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Health & Wellness

What are normal vital signs for a dog?

These indicators can help you better understand your pet's health.

Another way to better understand their health

Being familiar with your pet’s vital signs can help if there’s ever an emergency because you’ll know what’s normal for them and what’s not.

The three main vital signs you should measure are heart rate, respiratory rate and body temperature. Fetch’s on-staff veterinarian, Dr. Aliya McCullough breaks down why these numbers are so important and how you can track them at home.

Heart rate

A normal heart rate for dogs is 60 to 140 beats per minute (BPM), and for cats it’s 160 to 240 BPM. To check their heart rate, simply place your hand on your pet’s chest and count the number of beats for 15 seconds. Then multiply the number by four. 

If your pet’s heart skips a beat, don’t be alarmed, as it’s common in cats and dogs. If you’re worried, though — or if it’s accompanied by other symptoms — check in with your vet to ensure that your pet is OK.

Respiratory rate

It’s also smart to track your pet’s respiratory rate at rest. A healthy dog takes 12 to 24 breaths per minute, while a cat takes 20 to 30 breaths per minute. While watching your pet, or while keeping your hand on their ribs, monitor the amount of times their chest expands within 10 seconds and then multiply that number by six.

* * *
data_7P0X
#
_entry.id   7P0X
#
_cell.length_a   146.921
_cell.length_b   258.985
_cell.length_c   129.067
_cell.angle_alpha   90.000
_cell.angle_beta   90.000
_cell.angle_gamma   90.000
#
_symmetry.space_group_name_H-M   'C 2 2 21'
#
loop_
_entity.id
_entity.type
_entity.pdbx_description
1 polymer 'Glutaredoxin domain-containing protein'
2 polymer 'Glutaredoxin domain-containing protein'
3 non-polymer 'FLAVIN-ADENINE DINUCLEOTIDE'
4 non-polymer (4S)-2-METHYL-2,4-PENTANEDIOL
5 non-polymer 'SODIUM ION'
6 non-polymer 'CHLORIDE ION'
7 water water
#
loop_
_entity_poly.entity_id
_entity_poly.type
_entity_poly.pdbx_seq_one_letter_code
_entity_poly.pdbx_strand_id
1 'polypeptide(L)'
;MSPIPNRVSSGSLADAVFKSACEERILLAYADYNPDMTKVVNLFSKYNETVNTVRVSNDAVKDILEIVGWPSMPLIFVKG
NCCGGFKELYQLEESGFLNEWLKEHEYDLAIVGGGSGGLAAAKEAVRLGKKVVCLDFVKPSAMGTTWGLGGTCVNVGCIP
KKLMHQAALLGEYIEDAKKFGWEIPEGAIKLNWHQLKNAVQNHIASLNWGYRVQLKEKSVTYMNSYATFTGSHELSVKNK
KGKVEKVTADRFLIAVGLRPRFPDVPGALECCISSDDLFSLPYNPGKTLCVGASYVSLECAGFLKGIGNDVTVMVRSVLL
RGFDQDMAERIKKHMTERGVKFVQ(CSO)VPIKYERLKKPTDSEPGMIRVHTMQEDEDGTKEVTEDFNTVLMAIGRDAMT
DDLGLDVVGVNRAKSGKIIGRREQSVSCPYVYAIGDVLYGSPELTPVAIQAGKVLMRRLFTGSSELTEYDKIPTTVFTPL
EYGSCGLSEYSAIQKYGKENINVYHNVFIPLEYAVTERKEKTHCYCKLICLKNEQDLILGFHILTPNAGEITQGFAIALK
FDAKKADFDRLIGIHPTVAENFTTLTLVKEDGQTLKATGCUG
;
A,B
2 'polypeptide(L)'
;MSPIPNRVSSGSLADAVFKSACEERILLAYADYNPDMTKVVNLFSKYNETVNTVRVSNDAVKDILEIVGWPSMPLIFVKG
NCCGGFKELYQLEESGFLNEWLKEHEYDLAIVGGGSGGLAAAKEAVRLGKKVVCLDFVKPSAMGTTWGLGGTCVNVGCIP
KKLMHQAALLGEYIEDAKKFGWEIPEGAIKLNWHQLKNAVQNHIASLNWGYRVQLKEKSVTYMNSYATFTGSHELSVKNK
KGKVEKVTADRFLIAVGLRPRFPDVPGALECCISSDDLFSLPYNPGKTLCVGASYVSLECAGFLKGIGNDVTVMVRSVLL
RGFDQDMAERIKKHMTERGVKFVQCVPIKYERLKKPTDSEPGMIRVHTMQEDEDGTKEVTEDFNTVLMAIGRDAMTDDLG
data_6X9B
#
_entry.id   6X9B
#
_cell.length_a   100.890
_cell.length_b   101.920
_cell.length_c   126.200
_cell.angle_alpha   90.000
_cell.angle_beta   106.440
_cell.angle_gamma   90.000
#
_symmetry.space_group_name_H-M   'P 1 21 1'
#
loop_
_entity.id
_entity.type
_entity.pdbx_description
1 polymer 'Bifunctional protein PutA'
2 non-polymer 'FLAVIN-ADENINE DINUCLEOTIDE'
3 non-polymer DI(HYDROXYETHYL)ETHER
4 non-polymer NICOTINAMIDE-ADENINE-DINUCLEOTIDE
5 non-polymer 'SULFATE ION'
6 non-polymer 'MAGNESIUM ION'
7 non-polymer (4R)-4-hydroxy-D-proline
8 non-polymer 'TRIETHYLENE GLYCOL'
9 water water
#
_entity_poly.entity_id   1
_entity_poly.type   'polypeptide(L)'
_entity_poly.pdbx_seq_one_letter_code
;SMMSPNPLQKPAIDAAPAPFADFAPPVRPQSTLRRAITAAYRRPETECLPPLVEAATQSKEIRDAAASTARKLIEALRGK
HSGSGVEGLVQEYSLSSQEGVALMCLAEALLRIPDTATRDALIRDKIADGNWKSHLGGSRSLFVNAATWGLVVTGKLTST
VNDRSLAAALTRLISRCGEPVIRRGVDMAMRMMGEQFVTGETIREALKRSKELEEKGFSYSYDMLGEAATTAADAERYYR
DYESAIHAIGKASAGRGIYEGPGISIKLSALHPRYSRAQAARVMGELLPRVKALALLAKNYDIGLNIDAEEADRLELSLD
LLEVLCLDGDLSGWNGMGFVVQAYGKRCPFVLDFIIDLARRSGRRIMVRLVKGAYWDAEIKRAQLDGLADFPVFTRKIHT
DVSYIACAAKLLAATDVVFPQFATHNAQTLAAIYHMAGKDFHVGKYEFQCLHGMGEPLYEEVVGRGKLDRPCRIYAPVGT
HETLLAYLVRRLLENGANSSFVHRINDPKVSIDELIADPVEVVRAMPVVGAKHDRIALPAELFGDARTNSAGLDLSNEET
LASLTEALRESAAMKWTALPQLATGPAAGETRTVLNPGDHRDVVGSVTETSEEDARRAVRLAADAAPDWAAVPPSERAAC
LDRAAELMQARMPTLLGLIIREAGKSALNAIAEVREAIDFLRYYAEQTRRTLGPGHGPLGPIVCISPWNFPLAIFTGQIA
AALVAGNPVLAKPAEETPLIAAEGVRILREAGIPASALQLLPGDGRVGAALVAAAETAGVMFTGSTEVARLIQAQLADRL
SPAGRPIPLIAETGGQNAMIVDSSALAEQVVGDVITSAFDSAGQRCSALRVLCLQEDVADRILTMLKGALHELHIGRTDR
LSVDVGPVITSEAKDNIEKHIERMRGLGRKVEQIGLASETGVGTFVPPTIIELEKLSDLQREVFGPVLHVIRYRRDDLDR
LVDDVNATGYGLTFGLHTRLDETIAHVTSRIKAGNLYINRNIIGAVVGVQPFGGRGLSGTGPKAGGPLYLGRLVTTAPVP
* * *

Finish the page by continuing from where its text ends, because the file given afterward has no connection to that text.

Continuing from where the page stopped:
Normal breathing shouldn’t make any noise and it should seem easy. However, if you have a pet with a shorter snout, like a pug dog, or a Himalaysian or Persian cat, don’t be alarmed if they snort a bit (though again, check in with your vet if their noisy breathing is accompanied by other symptoms). 

Body temperature

A normal body temperature for both cats and dogs ranges between 100.5 and 102.5 degrees Fahrenheit (around 37 and 38 degrees Celsius). The best way to take their temperature is to use a rectal thermometer. Using a toy or a treat will distract them during this process. If you or your pet is uncomfortable with this method, use an ear thermometer or an infrared thermometer made for animals instead — but it may be slightly less accurate. 

Knowing how to take your pet’s vital signs is an important key to monitoring and managing their health. It's easy to do, and it’s one more way you can become the best pet parent possible.

Help your dog live a healthier, longer life.

Introducing the Fetch Health Forecast.

Get your dog's free forecast

Recommended by vet Dr. Evan Antin.

The Dig, Fetch's expert-backed editorial, answers all of the questions you forget to ask your vet or are too embarrassed to ask at the dog park. We help make sure you and your best friend have more good days, but we’re there on bad days, too.

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